Why Yoga, Meditation, Surfing, Travelling or Following a Spiritual Path doesn’t make you a Hippie, but someone in the state of a major awakening.
I think I essentially started my spiritual path when I was seventeen.
The thing was, back then I didn’t even know how to begin to articulate what this thing was burning in my gut. These strong feelings, this incessant desire to figure life out. I didn’t even know where to begin my search for information, for resources, or for peers to discuss it with. I had no name to put to this thing and for a time there I thought I was going crazy. I thought a lot about the suffering of others and constantly tried to work out how it could be a beautiful world when some suffered and others didn’t, seemingly by sheer luck.
But I also thought a lot about the beautiful things too, and wondered why certain things had such a profound effect on me, but also, why these moments were always so brief.
For example, why, sometimes, swimming in the ocean late afternoon, would I see something as simple as a strip of sunlight hit a wave in a certain way and feel such a surge of strong, thick euphoria? Where there was no concept of time, no idea of then and now or the past and the present, it was just completely still for a few seconds and it felt like my chest was about to implode?
Why, sometimes, I could have a conversation with someone and it would feel like an unbreakable passage had opened between our minds and hearts, where the conversation was no longer words exchanged between two people but a fluid exchange of pure energy?
What were these trippy moments in time? Could they be trusted? Where did they come from?
I wanted to understand these weird moments. I also wanted more of them.
The word “happiness” would be seen to articulate these flashes marvellously, but it didn’t seem to do it justice. This wasn’t happiness that I disappeared to sometimes, but a strong, intense, clear-skied state of being that felt so good I almost couldn’t bear it.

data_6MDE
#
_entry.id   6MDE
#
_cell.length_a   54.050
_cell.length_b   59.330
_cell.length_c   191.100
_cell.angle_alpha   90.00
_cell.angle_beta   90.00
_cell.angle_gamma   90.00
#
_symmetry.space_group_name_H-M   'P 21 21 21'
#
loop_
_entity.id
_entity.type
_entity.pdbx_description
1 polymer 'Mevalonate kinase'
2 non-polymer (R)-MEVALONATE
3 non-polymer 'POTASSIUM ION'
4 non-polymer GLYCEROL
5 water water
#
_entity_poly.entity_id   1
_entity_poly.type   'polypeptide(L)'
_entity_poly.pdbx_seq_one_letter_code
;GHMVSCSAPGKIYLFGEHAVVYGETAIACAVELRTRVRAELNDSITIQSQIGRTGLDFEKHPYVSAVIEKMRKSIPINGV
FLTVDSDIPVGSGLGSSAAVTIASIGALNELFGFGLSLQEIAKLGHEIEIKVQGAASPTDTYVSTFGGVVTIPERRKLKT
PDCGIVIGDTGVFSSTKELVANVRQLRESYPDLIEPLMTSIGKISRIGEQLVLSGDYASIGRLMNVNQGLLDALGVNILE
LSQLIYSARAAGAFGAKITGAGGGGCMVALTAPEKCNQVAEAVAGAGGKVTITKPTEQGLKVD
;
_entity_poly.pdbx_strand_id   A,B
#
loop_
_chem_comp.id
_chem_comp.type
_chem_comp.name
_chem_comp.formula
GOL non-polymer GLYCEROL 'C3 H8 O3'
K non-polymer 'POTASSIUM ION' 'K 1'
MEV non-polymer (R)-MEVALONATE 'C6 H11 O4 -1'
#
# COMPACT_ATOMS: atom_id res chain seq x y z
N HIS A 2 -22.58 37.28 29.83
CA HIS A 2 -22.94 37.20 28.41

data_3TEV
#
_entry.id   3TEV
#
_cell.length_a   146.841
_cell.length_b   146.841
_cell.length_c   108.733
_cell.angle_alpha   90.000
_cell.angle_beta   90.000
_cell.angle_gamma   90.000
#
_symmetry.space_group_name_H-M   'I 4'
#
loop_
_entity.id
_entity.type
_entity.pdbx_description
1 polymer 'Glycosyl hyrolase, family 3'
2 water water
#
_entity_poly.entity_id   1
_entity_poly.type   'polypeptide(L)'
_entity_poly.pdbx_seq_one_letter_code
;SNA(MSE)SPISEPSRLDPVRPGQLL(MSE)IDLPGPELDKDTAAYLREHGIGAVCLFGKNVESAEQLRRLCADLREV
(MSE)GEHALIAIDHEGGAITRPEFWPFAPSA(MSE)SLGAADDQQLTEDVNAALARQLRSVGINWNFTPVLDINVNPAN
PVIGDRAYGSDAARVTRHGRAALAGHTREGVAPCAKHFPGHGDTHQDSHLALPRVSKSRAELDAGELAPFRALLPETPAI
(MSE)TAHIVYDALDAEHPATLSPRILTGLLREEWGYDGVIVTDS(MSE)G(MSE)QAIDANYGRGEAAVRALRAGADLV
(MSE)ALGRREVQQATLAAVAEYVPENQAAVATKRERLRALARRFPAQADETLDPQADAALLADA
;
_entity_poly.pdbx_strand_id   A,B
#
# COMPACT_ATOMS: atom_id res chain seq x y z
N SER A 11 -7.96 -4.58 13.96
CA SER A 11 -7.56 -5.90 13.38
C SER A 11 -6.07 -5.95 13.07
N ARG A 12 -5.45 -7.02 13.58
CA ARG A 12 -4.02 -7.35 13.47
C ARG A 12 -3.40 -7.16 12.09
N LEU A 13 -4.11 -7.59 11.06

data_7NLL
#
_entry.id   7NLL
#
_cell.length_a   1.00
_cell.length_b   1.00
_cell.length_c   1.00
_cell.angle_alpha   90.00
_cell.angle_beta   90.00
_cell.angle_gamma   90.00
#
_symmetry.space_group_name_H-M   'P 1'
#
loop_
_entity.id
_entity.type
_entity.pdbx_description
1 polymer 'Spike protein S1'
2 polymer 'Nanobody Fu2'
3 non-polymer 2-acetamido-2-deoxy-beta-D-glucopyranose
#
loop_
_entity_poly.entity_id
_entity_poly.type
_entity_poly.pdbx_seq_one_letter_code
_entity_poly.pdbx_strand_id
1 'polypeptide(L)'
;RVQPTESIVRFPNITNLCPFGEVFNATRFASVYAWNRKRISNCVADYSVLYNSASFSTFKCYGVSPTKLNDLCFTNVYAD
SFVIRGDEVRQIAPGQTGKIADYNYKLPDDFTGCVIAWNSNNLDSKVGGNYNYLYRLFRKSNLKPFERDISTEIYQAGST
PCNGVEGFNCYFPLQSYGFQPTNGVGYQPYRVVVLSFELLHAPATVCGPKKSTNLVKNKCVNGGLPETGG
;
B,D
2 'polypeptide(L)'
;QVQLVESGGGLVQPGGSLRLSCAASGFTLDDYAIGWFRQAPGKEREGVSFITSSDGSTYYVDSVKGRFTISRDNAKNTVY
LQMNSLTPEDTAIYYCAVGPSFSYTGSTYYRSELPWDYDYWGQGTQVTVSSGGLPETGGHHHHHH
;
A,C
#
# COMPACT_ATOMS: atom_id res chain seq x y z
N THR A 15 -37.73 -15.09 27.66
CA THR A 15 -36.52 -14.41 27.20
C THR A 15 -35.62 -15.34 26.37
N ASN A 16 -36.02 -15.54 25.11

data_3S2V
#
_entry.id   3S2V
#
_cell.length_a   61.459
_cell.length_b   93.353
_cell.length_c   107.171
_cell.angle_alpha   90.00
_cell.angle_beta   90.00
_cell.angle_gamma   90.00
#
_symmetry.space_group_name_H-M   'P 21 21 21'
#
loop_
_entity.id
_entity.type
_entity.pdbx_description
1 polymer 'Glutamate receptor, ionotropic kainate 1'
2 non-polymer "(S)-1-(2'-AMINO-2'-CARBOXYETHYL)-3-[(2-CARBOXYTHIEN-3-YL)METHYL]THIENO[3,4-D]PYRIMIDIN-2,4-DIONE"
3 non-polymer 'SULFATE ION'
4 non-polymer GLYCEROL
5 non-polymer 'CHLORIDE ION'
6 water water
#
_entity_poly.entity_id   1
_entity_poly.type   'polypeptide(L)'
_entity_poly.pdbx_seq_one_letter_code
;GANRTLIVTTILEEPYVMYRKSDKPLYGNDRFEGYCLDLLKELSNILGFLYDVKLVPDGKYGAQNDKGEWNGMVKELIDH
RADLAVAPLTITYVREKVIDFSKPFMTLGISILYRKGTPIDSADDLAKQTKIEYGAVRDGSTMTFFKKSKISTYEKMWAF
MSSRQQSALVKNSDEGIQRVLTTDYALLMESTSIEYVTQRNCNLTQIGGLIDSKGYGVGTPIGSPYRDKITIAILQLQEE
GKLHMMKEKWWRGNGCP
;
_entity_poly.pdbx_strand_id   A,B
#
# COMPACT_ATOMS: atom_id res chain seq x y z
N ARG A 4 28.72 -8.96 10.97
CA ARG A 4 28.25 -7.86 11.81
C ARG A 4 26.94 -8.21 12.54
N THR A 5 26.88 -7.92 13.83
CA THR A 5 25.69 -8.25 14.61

I decided “happiness” as a description wasn’t enough for me. I’d felt happy before plenty. Excited the night before my birthday, giddy before a date. This was something different. So warm and strong it almost roared in my ears when it paid a visit. I wanted more, so I set about trying to find more of it. I tried a lot of things. Buying pretty things. Achieving things that I knew would make me look “successful” to other people. Alcohol, casual sex, smoking, all that. The thing I soon learnt about these things was the difference in the high it gave me, compared to those weird moments I experienced when I was younger. The high was there, sure, but it wasn’t the same. It wasn’t rich and powerful and strong. It didn’t make me feel good down to my very bones. It wasn’t the truth, but then again it never claimed to be. These highs felt tinny and left an air of stale melancholy when they evaporated. I’m a person who likes instant gratification. I don’t like waiting. But I knew even as I was immersing myself in these highs that they weren’t the path to the place I wanted to be.
So gave up putting the pressure on these human vices to bring me to that euphoric little bubble, threw my hands up and asked the universe for help instead. I’d later learn that’s called manifestation; somehow, you set off a signal that puts yourself out there, that in turn attracts the same energy toward you. You set an intention or a question out into the universe, and subconsciously you start to alter things to bring you closer to that path. And when you do this – sometimes it’s a trickle, sometimes it’s a tidal wave- but when you do this, the answers do come in whatever form and you are pushed along the path. They come, always, one hundred per cent of the time. I absolutely promise. You just have to have your eyes open and be receptive to whatever forms they come in.
In a few different shapes and forms here are the things that came back into my life: my spiritual path, which I am now on with more commitment, determination and love than ever before, surfing, travel, and yoga.